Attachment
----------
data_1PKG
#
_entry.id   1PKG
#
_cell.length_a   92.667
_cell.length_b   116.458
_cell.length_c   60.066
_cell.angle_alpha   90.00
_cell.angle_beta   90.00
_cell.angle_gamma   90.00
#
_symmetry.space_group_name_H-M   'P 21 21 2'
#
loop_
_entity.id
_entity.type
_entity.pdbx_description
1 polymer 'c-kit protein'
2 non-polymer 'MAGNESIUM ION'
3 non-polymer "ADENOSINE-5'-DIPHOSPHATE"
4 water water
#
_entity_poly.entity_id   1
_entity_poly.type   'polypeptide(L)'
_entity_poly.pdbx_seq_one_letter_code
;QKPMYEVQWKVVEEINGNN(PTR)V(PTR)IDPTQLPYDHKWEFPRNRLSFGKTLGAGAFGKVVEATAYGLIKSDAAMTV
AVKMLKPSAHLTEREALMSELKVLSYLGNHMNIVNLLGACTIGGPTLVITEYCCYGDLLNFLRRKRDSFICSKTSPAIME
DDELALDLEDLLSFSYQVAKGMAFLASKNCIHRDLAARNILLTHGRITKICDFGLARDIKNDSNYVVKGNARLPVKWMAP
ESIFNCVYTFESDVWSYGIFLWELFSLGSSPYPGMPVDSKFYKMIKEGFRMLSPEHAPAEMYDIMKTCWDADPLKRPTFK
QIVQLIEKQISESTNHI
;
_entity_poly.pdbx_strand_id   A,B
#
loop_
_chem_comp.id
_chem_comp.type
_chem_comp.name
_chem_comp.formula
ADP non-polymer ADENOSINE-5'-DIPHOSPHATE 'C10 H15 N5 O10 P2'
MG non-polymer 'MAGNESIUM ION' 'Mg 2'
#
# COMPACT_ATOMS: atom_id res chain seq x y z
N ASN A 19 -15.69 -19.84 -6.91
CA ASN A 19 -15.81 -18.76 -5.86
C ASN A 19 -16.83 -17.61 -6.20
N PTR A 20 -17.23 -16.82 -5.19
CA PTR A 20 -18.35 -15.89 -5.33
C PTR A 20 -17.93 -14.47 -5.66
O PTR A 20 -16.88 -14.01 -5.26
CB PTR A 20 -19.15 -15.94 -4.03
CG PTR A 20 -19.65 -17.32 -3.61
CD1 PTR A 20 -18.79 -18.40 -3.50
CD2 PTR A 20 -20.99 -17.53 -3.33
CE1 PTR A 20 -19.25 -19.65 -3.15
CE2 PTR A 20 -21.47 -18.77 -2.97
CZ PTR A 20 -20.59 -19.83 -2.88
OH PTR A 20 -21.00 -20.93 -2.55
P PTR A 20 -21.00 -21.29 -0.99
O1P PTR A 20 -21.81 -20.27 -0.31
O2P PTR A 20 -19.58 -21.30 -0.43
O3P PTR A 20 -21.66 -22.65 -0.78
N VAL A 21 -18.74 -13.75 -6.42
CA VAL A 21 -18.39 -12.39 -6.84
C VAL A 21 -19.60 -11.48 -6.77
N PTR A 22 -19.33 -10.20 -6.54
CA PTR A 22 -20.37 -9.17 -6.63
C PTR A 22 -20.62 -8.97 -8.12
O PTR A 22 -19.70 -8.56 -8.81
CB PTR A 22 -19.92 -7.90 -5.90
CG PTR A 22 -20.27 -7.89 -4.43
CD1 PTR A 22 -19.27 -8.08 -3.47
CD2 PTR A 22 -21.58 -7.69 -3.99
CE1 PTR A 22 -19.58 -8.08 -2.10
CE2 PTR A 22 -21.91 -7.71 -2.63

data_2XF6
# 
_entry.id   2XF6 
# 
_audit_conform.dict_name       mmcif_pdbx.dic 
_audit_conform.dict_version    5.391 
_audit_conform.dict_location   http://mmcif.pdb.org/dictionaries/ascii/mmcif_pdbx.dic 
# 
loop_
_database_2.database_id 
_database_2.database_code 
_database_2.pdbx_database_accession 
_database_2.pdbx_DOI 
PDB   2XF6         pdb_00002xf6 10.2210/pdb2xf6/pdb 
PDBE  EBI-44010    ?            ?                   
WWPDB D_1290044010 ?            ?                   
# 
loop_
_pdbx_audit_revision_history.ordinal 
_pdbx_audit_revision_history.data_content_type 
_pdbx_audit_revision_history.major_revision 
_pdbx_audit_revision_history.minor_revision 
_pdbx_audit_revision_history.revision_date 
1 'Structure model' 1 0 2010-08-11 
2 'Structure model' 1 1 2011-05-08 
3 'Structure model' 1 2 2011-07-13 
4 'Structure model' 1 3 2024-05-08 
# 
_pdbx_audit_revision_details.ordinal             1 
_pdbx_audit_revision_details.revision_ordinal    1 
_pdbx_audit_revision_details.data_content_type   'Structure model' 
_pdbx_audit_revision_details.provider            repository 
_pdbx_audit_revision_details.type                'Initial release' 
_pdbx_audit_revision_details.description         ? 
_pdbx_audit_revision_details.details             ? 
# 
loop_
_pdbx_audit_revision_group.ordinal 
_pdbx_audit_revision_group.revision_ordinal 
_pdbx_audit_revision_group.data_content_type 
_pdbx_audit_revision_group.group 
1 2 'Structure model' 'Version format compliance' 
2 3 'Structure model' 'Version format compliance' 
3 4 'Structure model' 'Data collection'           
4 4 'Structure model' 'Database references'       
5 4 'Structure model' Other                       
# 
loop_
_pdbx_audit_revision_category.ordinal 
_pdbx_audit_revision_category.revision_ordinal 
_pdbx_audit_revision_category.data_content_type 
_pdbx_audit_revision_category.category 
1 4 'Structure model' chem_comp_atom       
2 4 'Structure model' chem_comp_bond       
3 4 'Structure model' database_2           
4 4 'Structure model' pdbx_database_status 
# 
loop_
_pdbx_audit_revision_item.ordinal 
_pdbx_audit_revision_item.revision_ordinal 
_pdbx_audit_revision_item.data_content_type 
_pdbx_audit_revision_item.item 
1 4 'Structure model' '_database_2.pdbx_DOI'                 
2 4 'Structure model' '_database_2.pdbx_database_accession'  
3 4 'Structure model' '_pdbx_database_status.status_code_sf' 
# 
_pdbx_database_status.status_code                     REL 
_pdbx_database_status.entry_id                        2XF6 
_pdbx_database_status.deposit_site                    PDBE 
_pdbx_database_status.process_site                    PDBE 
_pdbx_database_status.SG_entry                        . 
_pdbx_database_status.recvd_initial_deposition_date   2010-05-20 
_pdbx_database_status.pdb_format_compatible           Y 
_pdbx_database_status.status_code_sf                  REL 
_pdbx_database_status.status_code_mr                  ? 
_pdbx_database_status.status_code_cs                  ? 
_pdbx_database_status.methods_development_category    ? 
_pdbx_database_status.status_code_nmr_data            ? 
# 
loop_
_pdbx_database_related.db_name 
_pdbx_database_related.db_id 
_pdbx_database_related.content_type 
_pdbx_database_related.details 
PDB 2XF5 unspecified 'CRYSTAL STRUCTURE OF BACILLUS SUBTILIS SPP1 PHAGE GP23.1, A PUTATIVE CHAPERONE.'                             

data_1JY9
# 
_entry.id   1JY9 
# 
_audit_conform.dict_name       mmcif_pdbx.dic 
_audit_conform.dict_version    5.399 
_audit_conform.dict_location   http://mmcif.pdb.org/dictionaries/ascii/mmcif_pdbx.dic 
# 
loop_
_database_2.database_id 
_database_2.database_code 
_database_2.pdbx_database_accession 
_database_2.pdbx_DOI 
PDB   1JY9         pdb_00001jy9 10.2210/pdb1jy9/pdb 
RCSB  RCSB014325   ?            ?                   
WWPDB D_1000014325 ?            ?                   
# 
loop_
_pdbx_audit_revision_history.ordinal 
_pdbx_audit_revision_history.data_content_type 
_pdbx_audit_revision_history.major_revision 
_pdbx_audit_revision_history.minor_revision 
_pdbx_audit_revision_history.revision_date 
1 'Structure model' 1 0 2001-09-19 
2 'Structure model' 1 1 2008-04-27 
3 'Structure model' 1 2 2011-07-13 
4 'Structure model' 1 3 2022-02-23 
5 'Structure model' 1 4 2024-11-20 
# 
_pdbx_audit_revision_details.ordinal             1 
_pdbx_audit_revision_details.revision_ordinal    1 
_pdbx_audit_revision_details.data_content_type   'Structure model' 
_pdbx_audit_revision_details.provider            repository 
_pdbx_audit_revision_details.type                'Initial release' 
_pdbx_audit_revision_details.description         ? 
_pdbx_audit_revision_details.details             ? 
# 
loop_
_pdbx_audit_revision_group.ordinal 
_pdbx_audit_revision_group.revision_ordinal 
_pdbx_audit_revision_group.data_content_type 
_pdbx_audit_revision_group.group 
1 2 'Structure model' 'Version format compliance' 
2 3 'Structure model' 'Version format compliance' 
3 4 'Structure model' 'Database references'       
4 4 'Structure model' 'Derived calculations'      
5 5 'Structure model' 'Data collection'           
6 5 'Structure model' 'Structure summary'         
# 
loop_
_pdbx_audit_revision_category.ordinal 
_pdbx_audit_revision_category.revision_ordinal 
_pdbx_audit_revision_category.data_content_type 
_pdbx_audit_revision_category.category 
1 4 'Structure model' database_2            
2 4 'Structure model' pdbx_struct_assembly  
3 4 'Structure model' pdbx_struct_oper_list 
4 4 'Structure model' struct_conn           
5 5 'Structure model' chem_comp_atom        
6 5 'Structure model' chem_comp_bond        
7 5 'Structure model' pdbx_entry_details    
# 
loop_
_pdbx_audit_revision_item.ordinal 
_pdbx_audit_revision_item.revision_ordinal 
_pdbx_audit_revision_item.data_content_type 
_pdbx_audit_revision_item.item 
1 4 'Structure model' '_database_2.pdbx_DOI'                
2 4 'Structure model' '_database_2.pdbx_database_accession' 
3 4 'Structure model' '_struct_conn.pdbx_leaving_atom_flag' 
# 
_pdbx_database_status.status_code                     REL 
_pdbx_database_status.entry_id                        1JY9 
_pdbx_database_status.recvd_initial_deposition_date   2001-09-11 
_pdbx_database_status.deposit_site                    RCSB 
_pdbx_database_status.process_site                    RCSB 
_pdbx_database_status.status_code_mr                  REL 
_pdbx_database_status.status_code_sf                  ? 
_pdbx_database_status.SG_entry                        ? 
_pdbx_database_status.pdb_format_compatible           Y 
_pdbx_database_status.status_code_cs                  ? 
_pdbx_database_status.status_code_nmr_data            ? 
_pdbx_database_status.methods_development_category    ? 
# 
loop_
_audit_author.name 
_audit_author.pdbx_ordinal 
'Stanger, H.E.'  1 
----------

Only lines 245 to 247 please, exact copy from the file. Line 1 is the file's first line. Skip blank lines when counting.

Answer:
_audit_author.name 
_audit_author.pdbx_ordinal 
'Stanger, H.E.'  1 